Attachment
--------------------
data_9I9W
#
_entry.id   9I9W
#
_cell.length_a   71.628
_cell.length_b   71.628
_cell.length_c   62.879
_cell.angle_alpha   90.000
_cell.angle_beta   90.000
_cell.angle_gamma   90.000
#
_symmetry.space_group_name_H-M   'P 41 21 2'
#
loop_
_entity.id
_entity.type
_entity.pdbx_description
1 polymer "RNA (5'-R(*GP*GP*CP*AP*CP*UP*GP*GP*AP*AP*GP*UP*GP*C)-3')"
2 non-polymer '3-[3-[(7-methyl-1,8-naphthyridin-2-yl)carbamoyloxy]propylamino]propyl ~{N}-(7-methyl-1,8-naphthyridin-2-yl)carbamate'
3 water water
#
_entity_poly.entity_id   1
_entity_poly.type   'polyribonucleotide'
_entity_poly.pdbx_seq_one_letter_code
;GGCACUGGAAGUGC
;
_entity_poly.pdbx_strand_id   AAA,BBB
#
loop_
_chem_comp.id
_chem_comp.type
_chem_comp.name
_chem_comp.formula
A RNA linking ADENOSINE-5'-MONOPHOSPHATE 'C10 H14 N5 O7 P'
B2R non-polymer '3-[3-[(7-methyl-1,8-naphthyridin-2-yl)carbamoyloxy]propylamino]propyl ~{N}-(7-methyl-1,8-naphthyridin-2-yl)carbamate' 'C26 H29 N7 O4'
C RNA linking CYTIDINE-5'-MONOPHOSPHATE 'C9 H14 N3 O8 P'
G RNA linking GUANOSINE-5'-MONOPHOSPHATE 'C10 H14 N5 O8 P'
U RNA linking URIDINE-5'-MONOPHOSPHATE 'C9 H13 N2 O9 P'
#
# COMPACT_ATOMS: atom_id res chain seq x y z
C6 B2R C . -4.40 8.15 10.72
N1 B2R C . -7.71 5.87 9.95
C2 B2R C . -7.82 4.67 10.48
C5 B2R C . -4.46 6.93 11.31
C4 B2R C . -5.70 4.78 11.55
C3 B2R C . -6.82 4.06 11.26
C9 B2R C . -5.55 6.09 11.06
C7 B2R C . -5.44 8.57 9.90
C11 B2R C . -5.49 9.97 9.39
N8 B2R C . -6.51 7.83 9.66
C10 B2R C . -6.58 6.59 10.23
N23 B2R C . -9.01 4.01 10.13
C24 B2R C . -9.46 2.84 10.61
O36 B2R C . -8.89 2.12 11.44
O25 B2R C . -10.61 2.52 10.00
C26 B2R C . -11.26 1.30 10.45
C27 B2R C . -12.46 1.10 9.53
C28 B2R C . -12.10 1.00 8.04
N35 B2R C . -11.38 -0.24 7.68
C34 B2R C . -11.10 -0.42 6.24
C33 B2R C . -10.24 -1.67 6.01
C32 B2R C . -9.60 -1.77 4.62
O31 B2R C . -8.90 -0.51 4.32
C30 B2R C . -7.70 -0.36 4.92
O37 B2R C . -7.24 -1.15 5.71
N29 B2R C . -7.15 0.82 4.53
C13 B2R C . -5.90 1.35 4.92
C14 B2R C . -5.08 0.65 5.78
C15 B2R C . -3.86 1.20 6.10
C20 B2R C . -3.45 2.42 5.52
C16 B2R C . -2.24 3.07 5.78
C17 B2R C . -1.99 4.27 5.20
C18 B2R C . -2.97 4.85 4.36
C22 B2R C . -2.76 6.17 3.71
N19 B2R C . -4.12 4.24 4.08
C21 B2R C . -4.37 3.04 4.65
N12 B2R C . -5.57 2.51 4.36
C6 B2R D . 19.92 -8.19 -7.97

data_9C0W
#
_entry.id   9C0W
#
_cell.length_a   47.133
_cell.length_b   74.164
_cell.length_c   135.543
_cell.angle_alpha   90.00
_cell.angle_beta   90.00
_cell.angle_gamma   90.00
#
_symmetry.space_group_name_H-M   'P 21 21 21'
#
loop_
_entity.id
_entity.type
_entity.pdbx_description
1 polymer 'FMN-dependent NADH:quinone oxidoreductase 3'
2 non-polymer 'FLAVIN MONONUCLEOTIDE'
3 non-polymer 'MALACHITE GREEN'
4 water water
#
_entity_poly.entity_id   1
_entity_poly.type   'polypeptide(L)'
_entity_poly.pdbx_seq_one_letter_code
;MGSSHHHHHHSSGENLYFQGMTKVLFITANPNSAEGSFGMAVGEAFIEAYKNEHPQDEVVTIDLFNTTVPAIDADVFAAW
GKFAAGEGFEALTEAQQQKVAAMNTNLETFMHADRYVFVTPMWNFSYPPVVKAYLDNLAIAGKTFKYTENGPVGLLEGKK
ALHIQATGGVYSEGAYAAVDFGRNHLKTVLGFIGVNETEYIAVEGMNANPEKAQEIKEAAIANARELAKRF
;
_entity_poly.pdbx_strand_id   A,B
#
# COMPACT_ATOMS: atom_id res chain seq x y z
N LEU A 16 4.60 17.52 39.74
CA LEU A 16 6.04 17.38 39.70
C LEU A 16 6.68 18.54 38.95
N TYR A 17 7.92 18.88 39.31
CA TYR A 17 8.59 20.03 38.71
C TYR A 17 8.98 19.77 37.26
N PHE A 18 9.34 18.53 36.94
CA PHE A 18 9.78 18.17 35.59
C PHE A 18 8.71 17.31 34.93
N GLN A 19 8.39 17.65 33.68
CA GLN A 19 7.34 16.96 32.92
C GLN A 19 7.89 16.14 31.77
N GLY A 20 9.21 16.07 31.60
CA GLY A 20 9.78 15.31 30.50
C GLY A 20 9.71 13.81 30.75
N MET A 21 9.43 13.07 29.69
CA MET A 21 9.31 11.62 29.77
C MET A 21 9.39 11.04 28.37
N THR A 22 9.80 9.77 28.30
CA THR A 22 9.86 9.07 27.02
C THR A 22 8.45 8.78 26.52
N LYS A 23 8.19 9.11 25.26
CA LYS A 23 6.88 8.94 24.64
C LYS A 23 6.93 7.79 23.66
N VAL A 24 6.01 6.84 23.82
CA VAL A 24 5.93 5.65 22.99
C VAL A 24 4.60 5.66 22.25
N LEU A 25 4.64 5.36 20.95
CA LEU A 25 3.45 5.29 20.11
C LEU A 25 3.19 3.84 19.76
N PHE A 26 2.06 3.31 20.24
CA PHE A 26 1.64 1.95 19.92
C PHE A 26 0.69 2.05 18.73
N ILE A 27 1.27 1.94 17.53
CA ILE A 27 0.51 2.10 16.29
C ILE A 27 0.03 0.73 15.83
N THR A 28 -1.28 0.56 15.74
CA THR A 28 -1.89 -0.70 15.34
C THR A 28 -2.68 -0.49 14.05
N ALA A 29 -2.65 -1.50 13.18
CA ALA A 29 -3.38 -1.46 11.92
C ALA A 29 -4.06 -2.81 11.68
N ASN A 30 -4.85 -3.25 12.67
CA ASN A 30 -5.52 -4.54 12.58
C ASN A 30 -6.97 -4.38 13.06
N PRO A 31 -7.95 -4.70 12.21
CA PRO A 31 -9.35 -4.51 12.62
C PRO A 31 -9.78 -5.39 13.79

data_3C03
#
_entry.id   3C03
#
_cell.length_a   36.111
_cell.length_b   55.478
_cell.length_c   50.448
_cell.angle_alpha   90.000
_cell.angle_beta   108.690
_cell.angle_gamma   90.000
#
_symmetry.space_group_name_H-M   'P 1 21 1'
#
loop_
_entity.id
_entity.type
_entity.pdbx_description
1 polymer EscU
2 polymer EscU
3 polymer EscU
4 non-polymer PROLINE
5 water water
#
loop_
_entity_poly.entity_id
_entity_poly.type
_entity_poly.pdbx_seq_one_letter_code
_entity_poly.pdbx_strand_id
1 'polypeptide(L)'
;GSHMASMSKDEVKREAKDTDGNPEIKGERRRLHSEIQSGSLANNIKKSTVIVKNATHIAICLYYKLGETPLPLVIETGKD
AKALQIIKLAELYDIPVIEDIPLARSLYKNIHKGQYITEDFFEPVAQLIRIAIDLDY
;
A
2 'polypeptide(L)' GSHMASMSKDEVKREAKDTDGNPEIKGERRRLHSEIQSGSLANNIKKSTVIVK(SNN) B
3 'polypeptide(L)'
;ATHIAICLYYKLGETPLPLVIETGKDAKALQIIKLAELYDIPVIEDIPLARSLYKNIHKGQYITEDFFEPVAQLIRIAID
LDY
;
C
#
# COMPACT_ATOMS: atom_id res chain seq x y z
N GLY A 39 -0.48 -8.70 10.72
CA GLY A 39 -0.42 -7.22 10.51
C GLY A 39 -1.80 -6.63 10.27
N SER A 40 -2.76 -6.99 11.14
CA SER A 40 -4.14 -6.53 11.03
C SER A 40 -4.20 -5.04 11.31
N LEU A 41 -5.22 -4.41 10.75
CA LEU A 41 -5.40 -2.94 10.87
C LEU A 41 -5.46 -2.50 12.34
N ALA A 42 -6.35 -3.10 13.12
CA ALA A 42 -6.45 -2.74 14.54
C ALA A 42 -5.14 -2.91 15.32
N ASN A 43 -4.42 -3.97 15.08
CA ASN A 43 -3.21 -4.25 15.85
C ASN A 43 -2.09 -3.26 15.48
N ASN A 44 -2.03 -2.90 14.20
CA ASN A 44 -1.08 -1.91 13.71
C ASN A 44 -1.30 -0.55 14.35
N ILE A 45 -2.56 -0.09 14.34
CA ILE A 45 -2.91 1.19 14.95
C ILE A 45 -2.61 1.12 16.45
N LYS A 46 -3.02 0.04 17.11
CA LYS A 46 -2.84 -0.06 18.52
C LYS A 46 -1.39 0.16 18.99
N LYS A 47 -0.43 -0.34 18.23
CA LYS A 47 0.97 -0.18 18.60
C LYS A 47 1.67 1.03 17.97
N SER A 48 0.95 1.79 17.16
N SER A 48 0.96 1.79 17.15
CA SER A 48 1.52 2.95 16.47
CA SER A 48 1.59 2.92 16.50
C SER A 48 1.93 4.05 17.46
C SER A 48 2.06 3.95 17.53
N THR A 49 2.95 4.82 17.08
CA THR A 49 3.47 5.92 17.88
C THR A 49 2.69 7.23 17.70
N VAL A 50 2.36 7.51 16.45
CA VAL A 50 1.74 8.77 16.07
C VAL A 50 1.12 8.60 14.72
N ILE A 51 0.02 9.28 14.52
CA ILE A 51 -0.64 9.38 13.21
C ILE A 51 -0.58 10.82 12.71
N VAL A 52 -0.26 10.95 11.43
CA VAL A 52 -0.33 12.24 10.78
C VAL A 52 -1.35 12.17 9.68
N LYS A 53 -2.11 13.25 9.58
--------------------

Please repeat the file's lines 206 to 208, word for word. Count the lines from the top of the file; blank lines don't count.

N LEU A 41 -5.22 -4.41 10.75
CA LEU A 41 -5.40 -2.94 10.87
C LEU A 41 -5.46 -2.50 12.34